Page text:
Deja Vu All Over Again

Today's must-read analysis comes from Tim Duy, who collects various circulating thoughts on the state of the macroeconomy into a remarkably clear post. Here's his bottom line:


Bottom Line: I want to believe that the rapid reversal of Treasury yields is a benign, even positive, event. This is likely the Fed's view; consequently, the Fed will hold steady on policy. Challenging this benign view is that the reversal appears to be lock step with a return to dynamics seen in 2007 and 2008 - exceedingly low US rates encouraging Dollar outflows, stepping up the pace of foreign central bank reserve accumulation and putting upward pressure on key commodity prices. I worry that policymakers have forgotten the external dynamic that was hidden by the crisis induced flight to Dollars last fall. Indeed, capital outflows (indicated by a foreign central bank effort to reverse those flows) would signal that much work still needs to be done to curtail US consumption to bring the global economy back into balance. Policymakers are unprepared for this possibility.

Duy echoes Brad Setser in suggesting that we seem to have found our way back to the world of 2007 and early 2008, with a falling dollar, foreign exchange reserve growth, and some upward pressure on commodities prices. The question is: will things play out differently in 2009, and if so, how?

There are a couple of good reasons to think that things will be better this time around. Back in 2007, there were two major imbalances in the economy that needed unwinding -- the debt bubble, and America's large, persistent external deficit. Significant progress has been made in unwinding both of these. The falling dollar will continue to chip away at the external deficit, improving prospects for American exporters and dampening import growth. Deleveraging will also continue. That gets to the second big advantage relative to 2007; policymakers are well aware of the threat of financial weakness and prepared to ensure that deleveraging doesn't lead to any additional systemic crises.

But there are also some ways in which we're weaker than was the case in 2007. One is obviously the country's fiscal position. The American government has less room to act to cushion economic changes, because of concern over the market's appetite for debt and because of increasing poilitical resistence to new deficit spending. Another is that high levels of unemployment have left consumers very vulnerable to new shocks. Many households are already running on shoestring budgets, such that added difficulties have a direct impact on a range of macroeconomic variables, from consumer spending to foreclosure rates. And there are lingering concerns over the ability of the banking system to fund new investments.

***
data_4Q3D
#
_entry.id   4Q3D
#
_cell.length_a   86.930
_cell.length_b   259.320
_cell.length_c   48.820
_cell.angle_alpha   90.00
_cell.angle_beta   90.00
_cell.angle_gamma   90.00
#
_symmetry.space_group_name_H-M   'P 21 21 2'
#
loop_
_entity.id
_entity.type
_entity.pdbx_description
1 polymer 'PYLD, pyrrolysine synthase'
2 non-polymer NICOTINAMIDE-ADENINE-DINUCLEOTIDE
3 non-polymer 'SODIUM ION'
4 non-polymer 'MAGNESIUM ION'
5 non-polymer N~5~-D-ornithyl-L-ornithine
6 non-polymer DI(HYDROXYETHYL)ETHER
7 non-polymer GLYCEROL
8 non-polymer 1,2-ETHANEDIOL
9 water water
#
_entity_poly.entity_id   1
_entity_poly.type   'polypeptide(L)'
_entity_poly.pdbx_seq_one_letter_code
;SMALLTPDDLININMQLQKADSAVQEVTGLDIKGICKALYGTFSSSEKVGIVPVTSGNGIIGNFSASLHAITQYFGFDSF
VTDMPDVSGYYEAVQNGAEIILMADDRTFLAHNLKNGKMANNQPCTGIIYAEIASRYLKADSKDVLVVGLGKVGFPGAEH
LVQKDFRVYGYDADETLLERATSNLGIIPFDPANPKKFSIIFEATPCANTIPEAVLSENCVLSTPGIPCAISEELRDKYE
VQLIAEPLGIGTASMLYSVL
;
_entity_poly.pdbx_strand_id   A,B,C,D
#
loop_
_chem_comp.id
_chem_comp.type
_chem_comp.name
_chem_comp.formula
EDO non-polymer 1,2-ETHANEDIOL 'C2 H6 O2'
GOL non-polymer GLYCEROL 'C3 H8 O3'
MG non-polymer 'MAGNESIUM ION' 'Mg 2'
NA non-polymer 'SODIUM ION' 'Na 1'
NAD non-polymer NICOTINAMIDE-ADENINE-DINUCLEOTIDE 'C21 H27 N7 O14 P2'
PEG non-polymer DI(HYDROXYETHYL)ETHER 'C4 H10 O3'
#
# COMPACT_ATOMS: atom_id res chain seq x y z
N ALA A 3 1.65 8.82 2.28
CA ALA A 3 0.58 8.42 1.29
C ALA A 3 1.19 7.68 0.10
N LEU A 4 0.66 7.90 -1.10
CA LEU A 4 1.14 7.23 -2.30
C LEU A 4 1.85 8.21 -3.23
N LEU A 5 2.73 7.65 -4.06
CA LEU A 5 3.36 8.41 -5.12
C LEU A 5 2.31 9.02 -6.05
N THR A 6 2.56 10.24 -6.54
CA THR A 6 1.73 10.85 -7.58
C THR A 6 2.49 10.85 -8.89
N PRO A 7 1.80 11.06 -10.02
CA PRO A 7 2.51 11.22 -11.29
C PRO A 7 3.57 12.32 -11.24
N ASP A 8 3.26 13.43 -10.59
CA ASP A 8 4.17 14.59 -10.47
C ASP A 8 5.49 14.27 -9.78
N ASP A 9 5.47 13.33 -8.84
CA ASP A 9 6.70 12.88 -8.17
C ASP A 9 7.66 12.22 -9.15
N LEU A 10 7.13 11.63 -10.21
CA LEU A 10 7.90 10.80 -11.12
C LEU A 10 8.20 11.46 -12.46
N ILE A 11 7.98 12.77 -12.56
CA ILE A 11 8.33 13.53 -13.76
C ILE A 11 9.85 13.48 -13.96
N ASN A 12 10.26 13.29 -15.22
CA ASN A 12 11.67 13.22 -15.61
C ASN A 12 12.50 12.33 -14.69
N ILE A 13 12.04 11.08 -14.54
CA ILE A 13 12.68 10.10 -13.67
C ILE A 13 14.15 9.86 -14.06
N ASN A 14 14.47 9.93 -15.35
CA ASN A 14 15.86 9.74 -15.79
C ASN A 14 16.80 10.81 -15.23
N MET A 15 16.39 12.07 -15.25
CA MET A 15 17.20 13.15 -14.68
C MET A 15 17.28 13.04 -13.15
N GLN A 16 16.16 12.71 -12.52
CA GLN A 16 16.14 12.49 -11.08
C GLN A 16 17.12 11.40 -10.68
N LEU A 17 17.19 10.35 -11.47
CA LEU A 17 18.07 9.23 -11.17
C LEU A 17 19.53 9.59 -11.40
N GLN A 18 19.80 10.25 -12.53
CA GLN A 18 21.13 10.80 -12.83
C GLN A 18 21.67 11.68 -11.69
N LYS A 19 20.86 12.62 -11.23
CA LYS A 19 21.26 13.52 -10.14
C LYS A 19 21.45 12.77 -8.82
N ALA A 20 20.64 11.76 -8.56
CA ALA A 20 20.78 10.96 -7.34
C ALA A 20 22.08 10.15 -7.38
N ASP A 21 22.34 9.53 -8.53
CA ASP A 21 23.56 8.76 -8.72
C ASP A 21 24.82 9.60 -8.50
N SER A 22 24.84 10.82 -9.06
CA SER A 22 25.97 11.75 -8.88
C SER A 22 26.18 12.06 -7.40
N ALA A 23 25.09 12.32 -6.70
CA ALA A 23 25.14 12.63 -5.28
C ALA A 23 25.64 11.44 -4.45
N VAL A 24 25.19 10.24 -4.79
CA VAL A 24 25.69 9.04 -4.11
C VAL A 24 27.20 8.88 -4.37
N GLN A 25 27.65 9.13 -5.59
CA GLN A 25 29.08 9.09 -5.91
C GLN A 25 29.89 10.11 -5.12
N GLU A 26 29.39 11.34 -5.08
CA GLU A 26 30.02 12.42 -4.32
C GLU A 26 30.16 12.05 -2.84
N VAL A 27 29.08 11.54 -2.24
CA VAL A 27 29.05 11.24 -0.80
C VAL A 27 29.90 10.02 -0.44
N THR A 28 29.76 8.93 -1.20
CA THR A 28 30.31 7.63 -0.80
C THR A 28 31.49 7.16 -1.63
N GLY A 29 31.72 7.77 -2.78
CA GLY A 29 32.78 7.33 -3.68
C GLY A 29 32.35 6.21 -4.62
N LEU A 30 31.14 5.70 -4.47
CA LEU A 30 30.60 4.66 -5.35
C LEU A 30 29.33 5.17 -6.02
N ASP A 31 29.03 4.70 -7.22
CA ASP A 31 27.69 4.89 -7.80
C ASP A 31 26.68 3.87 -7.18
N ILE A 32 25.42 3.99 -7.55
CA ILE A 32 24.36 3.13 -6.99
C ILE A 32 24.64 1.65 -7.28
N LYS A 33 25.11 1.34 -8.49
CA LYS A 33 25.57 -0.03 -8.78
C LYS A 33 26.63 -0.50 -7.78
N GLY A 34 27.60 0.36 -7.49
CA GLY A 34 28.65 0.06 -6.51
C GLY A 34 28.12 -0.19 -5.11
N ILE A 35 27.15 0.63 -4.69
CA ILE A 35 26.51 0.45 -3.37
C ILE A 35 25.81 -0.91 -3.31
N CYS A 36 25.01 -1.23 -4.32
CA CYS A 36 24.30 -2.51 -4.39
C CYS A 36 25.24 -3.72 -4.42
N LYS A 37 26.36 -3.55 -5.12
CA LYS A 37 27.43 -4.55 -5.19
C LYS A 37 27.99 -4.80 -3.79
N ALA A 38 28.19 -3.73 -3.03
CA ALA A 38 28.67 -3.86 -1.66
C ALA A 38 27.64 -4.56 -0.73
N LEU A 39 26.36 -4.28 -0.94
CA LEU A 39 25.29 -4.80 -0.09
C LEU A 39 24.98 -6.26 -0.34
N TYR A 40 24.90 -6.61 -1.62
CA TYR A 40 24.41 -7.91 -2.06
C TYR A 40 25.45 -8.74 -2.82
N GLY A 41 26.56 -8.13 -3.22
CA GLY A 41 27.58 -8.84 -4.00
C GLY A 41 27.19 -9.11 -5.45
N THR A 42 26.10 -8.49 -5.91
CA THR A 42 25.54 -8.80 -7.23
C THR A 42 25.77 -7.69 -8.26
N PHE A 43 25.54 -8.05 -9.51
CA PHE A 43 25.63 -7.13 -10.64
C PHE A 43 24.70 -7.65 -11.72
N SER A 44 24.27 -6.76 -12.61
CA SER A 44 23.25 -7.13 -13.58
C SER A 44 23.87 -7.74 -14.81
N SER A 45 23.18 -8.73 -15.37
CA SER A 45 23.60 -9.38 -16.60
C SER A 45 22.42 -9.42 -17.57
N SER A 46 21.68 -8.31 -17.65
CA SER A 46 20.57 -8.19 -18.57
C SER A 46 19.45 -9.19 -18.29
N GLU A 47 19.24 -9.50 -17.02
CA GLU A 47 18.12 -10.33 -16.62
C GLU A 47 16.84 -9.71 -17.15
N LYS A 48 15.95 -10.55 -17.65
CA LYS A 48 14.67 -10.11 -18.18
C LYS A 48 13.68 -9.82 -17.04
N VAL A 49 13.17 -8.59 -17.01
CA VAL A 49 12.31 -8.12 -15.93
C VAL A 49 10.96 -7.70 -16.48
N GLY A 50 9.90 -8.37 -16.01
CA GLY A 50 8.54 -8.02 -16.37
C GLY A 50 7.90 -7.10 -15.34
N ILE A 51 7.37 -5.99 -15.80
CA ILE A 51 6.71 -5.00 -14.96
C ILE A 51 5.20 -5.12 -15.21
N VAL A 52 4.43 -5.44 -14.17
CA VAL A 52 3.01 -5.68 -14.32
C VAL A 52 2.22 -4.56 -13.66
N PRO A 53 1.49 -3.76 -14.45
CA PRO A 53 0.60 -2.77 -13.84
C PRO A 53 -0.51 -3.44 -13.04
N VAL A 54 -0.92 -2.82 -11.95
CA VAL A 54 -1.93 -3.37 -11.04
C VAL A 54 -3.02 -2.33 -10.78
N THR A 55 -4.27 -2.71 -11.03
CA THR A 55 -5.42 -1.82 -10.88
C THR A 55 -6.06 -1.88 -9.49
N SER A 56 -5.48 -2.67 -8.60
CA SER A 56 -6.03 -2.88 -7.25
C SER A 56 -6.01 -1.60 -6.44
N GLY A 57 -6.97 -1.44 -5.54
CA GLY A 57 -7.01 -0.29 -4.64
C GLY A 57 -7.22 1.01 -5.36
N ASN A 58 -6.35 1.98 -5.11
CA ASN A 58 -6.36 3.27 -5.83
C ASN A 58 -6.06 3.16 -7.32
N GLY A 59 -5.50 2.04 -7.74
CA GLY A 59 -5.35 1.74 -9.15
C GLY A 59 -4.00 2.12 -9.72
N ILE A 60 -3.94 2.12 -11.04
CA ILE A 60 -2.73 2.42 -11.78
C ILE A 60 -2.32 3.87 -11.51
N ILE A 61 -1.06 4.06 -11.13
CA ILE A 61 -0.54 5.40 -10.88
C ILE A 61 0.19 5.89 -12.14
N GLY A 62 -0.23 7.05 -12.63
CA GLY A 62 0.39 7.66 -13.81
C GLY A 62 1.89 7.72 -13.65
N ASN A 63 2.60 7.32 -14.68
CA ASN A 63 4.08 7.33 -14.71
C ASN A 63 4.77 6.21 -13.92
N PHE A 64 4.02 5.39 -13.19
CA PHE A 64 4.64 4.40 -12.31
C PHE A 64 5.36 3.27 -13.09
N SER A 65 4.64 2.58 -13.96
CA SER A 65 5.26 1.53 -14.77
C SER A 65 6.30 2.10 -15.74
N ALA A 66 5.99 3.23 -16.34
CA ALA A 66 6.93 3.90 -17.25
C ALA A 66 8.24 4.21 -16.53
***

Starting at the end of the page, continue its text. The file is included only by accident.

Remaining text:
One way to see the line the global economy is walking is as a race between structural shifts and upward pressure on commodity prices. At present, America needs to produce more, while exporters want American consumers to pull them out of recession. The dollar is falling against the euro and yen, even as Europe and Japan struggle through extremely deep downturns led by declines in exports. They're looking to exports to get them out of their mess, but shifts in currencies are making that an uphill battle.

And meanwhile, low interest rates, a falling dollar, and an ebbing recession are pushing up oil prices. So if rising oil prices hit households hard before export growth creates some economic breathing room, then we'll probably find ourselves in situation between stagnant output and renewed decline. If the global economy adjusts more quickly, well, sustained growth is not out of the question.

Back in 2007, we had a lot of stuff to work through. Two years on, that's still the case.

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Ryan Avent is The Economist's economics correspondent and the primary contributor to Free Exchange, an economics blog

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